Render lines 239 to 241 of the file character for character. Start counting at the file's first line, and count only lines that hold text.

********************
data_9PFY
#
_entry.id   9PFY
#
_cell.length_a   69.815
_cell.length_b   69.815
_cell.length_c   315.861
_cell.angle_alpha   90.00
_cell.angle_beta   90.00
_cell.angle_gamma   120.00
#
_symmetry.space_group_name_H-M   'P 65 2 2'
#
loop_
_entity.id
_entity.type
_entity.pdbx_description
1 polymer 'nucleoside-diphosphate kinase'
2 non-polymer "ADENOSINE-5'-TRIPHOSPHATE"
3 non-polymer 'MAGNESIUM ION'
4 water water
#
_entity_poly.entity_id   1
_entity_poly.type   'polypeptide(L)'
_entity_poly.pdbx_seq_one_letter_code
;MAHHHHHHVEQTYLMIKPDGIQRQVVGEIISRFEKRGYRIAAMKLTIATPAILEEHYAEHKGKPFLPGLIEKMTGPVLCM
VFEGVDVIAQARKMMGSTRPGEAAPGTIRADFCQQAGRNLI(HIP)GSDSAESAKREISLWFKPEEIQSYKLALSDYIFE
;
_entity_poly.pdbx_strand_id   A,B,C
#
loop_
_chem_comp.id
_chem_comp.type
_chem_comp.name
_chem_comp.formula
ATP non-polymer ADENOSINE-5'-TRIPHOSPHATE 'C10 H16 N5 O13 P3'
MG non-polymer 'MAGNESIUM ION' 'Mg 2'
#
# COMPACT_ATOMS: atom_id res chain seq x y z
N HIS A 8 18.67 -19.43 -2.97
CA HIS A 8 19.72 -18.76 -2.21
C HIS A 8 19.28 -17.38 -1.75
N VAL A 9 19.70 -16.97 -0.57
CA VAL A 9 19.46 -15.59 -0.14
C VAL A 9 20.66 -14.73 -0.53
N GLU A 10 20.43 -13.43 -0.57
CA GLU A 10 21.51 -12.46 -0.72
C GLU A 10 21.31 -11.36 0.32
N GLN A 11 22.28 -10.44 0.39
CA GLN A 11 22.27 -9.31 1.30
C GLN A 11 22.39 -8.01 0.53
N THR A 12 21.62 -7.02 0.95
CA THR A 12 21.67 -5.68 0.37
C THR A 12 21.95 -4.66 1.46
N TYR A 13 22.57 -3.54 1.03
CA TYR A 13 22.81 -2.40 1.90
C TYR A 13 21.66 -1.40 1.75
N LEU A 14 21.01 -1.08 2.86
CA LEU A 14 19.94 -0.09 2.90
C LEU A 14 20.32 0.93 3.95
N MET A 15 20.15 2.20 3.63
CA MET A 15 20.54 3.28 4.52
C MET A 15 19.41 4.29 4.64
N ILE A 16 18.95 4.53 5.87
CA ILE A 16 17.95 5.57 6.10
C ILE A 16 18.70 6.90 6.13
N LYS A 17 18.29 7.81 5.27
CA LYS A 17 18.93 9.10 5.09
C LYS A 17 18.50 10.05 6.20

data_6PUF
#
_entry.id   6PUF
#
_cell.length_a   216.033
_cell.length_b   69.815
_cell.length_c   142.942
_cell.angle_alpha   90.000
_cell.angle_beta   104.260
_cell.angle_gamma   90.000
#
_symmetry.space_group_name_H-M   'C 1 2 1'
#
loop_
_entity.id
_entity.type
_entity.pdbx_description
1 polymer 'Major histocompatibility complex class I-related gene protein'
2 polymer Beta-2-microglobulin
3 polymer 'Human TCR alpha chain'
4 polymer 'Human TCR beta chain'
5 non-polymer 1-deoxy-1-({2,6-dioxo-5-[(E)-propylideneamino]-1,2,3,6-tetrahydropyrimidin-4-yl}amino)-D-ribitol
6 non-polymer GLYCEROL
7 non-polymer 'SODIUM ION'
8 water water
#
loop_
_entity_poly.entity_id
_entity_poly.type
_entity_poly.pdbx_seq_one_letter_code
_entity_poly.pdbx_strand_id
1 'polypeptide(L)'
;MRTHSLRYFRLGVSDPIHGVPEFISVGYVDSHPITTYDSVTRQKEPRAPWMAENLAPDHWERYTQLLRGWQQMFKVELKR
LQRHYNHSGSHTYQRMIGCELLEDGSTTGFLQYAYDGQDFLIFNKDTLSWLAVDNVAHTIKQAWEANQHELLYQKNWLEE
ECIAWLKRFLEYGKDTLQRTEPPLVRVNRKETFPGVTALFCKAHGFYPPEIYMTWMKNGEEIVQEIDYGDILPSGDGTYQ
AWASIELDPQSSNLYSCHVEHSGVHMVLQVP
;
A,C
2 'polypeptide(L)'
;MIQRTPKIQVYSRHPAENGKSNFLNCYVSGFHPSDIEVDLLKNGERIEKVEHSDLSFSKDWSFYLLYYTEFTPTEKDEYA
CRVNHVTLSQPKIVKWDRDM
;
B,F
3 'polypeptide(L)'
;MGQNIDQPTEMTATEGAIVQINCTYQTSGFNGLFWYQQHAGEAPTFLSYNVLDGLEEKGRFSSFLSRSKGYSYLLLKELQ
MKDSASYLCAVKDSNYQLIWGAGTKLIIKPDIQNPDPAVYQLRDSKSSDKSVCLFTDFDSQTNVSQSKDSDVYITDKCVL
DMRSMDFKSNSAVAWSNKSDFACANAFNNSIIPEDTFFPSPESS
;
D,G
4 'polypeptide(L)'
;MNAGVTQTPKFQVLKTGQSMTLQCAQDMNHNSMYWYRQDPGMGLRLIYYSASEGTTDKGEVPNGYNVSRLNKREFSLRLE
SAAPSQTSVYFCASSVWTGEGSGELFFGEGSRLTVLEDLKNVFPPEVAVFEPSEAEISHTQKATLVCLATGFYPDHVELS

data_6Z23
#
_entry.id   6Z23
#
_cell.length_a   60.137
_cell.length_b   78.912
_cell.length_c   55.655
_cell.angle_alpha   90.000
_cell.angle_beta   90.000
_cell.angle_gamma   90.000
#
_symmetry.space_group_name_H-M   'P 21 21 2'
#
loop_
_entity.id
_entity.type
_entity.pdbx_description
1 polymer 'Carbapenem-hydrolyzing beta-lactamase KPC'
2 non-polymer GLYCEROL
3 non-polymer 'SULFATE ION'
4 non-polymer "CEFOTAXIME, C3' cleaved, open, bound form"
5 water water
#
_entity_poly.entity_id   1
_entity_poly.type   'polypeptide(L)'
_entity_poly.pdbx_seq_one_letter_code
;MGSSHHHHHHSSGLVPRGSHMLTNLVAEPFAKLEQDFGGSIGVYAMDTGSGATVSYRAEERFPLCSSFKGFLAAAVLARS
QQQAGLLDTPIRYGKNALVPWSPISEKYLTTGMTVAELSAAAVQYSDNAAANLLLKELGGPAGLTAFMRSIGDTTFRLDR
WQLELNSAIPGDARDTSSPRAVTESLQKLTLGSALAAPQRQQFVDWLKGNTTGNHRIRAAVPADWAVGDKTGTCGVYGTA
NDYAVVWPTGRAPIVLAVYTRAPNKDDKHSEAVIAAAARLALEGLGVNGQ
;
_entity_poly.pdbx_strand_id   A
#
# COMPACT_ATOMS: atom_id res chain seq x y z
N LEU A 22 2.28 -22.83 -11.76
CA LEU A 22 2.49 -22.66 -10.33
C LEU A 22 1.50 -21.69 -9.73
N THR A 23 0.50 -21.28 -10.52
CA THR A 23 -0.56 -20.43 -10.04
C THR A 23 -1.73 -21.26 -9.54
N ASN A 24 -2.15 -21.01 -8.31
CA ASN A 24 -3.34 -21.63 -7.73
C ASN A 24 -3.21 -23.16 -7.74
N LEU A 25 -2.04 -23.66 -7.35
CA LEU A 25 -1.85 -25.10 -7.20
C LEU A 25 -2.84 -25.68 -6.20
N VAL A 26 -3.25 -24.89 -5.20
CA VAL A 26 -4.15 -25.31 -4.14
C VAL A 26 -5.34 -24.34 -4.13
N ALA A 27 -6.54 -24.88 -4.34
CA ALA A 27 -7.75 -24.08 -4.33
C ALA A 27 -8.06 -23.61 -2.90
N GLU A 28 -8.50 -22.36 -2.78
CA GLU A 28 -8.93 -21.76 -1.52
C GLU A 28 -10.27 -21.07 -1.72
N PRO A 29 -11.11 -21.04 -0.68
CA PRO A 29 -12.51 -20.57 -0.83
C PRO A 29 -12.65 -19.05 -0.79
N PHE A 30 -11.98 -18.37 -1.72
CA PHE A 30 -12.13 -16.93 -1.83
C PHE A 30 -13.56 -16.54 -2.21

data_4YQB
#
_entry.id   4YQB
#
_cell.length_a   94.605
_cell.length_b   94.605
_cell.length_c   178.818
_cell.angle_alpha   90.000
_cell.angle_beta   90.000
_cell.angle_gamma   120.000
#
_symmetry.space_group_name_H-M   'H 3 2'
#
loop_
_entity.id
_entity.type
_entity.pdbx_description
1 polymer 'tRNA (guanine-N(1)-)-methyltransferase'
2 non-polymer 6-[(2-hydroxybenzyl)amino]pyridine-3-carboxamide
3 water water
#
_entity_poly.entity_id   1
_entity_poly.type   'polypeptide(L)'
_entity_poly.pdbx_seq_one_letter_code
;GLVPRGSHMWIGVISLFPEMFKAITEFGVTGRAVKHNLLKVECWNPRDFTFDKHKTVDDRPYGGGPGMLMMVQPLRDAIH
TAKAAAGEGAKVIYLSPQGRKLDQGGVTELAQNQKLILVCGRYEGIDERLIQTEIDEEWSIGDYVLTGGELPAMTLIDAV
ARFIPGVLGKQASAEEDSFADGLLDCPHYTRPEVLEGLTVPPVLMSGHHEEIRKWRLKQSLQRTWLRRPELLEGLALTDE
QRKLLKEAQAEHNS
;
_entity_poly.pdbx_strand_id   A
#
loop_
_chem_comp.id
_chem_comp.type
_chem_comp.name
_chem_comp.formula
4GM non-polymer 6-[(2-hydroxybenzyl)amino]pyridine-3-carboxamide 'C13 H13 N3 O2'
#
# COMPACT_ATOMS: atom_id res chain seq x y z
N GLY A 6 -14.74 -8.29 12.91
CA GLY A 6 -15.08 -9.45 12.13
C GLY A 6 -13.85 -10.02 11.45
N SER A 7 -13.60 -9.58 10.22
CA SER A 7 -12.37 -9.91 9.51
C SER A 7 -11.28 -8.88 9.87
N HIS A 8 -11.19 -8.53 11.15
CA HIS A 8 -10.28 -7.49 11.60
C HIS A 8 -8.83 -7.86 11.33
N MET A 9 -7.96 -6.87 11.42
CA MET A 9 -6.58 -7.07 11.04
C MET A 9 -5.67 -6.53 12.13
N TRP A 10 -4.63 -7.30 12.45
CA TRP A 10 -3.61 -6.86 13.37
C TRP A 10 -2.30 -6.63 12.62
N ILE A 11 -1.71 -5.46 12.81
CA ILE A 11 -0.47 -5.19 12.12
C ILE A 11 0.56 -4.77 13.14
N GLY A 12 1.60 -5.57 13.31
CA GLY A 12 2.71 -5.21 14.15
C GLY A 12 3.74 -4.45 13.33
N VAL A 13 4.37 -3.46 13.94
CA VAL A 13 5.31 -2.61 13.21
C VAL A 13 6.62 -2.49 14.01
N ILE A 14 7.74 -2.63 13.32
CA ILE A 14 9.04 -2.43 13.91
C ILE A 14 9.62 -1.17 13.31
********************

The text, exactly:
C ILE A 11 0.56 -4.77 13.14
N GLY A 12 1.60 -5.57 13.31
CA GLY A 12 2.71 -5.21 14.15